October 14, 2009 at 7:57 pm
Michael Dell, founder & CEO of Dell Computers, has been damning in his opinion of the netbook experience. Talking in San Francisco at Churchill Club, he was trying to convince his audience that consumers prefer high-end PC devices rather than low-cost netbooks.
“If you take a user who’s used to a 14- or 15-inch notebook and you say ‘Here’s a 10-inch netbook,’ they’re gonna say ‘Hey, this is so fantastic. It’s so cute. It’s so light. I love it,” Dell said. “But about 36-hours later, they’re saying ‘The screen’s gonna have to go. Give me my 15-inch screen back.’”
But his criticisms didn’t stop there. “We see a fair amount of customers not really being that satisfied with the smaller screen and the lower performance – unless it’s like a secondary machine or it’s a very first machine and the expectations are low,” he said. “But as a replacement machine for an experienced user, it’s not what we’d recommend. It’s not a good experience, and we don’t see users very happy with those.”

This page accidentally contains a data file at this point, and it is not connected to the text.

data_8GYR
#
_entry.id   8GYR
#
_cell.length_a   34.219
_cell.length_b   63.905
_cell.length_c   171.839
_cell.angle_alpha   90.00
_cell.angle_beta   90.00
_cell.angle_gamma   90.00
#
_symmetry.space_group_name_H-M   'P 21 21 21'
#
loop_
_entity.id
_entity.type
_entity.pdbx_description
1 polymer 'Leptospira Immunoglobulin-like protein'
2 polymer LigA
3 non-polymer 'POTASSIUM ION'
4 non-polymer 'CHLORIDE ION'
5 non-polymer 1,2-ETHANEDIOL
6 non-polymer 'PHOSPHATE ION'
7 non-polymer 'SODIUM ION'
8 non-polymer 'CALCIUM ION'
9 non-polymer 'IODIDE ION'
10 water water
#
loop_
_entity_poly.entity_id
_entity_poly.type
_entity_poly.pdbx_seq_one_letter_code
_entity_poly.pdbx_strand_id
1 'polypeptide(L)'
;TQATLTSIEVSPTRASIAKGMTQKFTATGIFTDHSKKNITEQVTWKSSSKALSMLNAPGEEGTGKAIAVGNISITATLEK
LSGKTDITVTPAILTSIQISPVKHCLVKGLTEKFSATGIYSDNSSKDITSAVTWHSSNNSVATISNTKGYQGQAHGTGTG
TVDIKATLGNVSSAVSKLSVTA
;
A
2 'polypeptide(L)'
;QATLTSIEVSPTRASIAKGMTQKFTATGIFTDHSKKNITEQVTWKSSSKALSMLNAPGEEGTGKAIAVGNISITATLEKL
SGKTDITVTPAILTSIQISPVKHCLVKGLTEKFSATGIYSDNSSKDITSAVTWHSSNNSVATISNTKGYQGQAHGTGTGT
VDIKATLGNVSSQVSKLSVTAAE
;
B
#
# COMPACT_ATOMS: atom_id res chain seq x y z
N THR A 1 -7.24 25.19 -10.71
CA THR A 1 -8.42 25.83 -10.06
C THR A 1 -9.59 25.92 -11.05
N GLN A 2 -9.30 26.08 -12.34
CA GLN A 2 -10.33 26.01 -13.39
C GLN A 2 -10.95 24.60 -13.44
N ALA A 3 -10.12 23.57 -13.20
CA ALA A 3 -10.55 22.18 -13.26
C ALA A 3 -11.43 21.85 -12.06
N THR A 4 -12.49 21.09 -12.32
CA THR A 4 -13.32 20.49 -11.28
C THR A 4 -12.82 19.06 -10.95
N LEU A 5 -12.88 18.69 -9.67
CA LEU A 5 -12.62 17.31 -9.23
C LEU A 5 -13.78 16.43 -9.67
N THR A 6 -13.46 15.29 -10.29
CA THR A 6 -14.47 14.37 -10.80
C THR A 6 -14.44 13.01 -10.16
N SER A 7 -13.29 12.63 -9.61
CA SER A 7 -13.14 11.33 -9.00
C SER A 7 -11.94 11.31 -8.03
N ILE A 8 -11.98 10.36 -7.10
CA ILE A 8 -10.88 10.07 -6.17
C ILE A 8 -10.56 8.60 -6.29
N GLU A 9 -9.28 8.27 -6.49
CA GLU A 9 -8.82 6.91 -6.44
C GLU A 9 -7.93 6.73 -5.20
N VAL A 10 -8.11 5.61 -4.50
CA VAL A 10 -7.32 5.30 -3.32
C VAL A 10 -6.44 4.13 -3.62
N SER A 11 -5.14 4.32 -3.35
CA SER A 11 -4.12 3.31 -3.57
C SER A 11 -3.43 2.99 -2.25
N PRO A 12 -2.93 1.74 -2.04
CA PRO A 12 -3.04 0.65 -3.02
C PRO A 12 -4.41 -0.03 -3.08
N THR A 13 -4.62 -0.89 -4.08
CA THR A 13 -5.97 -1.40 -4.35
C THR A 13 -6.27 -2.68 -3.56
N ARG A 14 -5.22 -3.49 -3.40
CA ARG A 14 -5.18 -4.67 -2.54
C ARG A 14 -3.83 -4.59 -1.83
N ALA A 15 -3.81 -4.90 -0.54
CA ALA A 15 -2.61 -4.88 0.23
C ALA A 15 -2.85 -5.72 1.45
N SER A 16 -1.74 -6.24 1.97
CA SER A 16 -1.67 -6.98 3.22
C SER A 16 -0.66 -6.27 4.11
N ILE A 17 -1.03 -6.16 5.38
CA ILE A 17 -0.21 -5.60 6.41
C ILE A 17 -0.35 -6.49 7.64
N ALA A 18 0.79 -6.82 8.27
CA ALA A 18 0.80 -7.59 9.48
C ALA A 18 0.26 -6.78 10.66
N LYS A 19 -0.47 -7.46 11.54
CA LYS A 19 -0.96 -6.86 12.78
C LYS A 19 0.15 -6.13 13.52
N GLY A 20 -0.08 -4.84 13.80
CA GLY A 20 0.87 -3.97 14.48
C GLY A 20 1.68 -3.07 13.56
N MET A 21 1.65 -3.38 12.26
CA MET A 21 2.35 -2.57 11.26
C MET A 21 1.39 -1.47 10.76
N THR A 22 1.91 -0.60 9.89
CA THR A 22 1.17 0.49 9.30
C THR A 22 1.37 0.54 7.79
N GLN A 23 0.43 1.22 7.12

It’s strange that he’s taking a dig at the form-factor given the successful sales of the Mini 10 and Mini 10v netbooks. To be fair, I don’t know of many people that use a netbook as a primary computing device. Even I use a 14” Lenovo laptop as my main blogging tool. However, netbooks have much better battery life and also the portability factor that most laptops can’t match.